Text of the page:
The ceremony was typical, with the band performing "Pomp and Circumstance" for the entrance march, the choir singing, the top scholars giving speeches, the scholarship winners being recognized, and the graduates receiving their diplomas.
The only difference was the ceremony was held in the afternoon. On Sunday, to boot.
The Sunday afternoon ceremony continued a recent break with local graduation tradition. Historically, commencement has been held on Friday evening. Last year, the ceremony was moved to Thursday to accommodate state track participants.
With the school year running through Friday this year, graduation was moved to Sunday. Having graduation on the last day of school was judged to be too difficult. High school principal John Janotta invited the audience to contact him with feedback on the Sunday ceremony.
Above: Ryan Lang receives his diploma from school board member Gretchen O'Fallon while Principal John Janotta reads the names of the seniors.
The top two scholars in the class gave addresses at commencement. Joe Halvorson, who ranked second in GPA, gave the Senior Address, and Kelsey Moser, who ranked first, gave the Farewell Address.
"I have to admit there are a million things going through my head right now, as I'm sure there are for each of you," Halvorson told his classmates. Halvorson said his mind was full of visions of success, nervousness for his graduation party, and worry over the rising temperature in the gymnasium.
Despite the class's identical attire, Halvorson noted that underneath the caps and gowns were a hundred unique personalities. He and his classmates were different in their skills, from art to athletics, to their senses of humor and joy. "We've got hearts and minds and everything else," he said. "I'd be lying if I said I wasn't going to miss that."
Halvorson thanked the teachers for preparing him for graduation. He added that he had learned from his classmates as well, and hoped they had learned from him, too.
In Moser's valedictorian address, she thanked people that had helped the class reach graduation. She started with their parents and teachers. She got her classmates laughing when she singled out the "lunchroom ladies," the school's paper suppliers, and the designers of the elementary playground equipment for special thanks.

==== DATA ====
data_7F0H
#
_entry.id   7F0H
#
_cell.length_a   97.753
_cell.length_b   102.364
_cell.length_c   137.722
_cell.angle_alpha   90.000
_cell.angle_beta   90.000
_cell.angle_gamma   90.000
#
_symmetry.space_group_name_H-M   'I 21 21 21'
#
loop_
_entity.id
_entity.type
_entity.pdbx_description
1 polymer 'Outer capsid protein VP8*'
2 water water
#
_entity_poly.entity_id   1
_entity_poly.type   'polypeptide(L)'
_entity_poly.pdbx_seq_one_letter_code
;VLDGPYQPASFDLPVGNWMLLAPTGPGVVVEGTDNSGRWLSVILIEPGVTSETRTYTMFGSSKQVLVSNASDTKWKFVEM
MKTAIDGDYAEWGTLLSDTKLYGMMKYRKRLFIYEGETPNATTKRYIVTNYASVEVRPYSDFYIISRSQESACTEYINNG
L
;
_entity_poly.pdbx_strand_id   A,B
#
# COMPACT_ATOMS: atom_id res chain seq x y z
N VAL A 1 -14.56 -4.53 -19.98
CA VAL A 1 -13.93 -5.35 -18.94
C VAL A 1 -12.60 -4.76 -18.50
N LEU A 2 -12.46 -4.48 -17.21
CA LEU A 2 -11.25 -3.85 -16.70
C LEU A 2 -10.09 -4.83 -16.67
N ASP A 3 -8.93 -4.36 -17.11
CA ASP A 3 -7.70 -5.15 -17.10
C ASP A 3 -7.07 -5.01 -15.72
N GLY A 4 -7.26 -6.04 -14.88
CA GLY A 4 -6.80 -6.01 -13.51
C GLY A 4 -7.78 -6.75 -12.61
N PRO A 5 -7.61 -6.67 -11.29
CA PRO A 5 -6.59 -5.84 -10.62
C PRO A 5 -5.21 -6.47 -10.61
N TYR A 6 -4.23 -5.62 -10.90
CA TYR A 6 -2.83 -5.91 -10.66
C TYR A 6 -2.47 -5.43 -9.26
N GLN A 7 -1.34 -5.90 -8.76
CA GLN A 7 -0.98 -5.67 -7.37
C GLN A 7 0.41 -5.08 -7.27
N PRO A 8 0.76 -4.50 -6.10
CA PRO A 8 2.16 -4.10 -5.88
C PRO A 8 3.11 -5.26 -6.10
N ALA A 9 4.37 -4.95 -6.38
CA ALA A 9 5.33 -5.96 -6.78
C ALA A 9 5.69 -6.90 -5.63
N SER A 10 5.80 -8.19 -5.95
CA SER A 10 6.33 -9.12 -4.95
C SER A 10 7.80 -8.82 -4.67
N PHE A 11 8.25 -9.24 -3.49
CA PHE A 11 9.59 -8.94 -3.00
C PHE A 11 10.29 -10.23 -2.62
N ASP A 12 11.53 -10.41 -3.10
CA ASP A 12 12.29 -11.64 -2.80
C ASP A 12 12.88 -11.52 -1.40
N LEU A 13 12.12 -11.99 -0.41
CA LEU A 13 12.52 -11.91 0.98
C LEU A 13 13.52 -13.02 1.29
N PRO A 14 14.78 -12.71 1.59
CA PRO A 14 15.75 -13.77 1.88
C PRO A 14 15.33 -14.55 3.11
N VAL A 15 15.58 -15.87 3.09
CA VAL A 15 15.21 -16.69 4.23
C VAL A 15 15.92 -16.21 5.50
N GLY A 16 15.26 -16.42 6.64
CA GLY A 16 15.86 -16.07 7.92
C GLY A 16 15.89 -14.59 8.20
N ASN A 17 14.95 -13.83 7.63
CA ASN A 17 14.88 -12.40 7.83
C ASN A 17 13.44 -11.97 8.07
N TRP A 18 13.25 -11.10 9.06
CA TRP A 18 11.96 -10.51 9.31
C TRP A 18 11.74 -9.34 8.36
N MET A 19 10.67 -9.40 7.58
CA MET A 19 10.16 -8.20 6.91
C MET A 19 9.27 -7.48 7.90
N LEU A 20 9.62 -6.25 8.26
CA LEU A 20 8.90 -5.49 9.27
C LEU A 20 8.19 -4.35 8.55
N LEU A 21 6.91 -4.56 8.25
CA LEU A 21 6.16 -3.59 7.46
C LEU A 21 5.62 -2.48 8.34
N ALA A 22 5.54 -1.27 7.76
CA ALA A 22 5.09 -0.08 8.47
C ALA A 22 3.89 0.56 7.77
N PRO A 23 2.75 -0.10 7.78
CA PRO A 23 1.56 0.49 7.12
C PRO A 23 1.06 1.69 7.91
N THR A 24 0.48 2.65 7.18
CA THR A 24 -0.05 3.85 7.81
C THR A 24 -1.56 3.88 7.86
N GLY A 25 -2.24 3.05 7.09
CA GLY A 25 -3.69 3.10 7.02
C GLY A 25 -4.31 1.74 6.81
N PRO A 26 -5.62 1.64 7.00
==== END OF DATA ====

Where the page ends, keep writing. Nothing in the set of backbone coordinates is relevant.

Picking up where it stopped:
Moser, though, found it hard to say farewell to the schools they had called home for 13 years. "It seems like we'll be back here in three months," she said.
Special events, like first dates, had happened during their school years, and special gen formed, Moser said. "No matter if they seem horrible at the time, they really were the best days of our lives," Moser added.
The seven members of the school board took turns in handing out the diplomas to the graduating seniors.
The Class of 2000 included 38 honor students, including 11 who graduated summa cum laude with a GPA of above 3.8. Fourteen graduated magna cum laude with a GPA of 3.5 to 3.8, and 13 earned cum laude honors with a GPA of at least 3.0.
The class has 18 members inducted in the local chapter of the National Honor Society.
The class earned 53 scholarships worth more than $20,000 from the Paynesville Citizen's Scholarship Foundation. Its president, Dean Hanson, announced the winners and remarked that this was a smart group of seniors, worth keeping an eye on.
Janotta announced scholarships from the post-secondary schools. In 20 years, he said this year's class earned the most scholarships and some of the finest.
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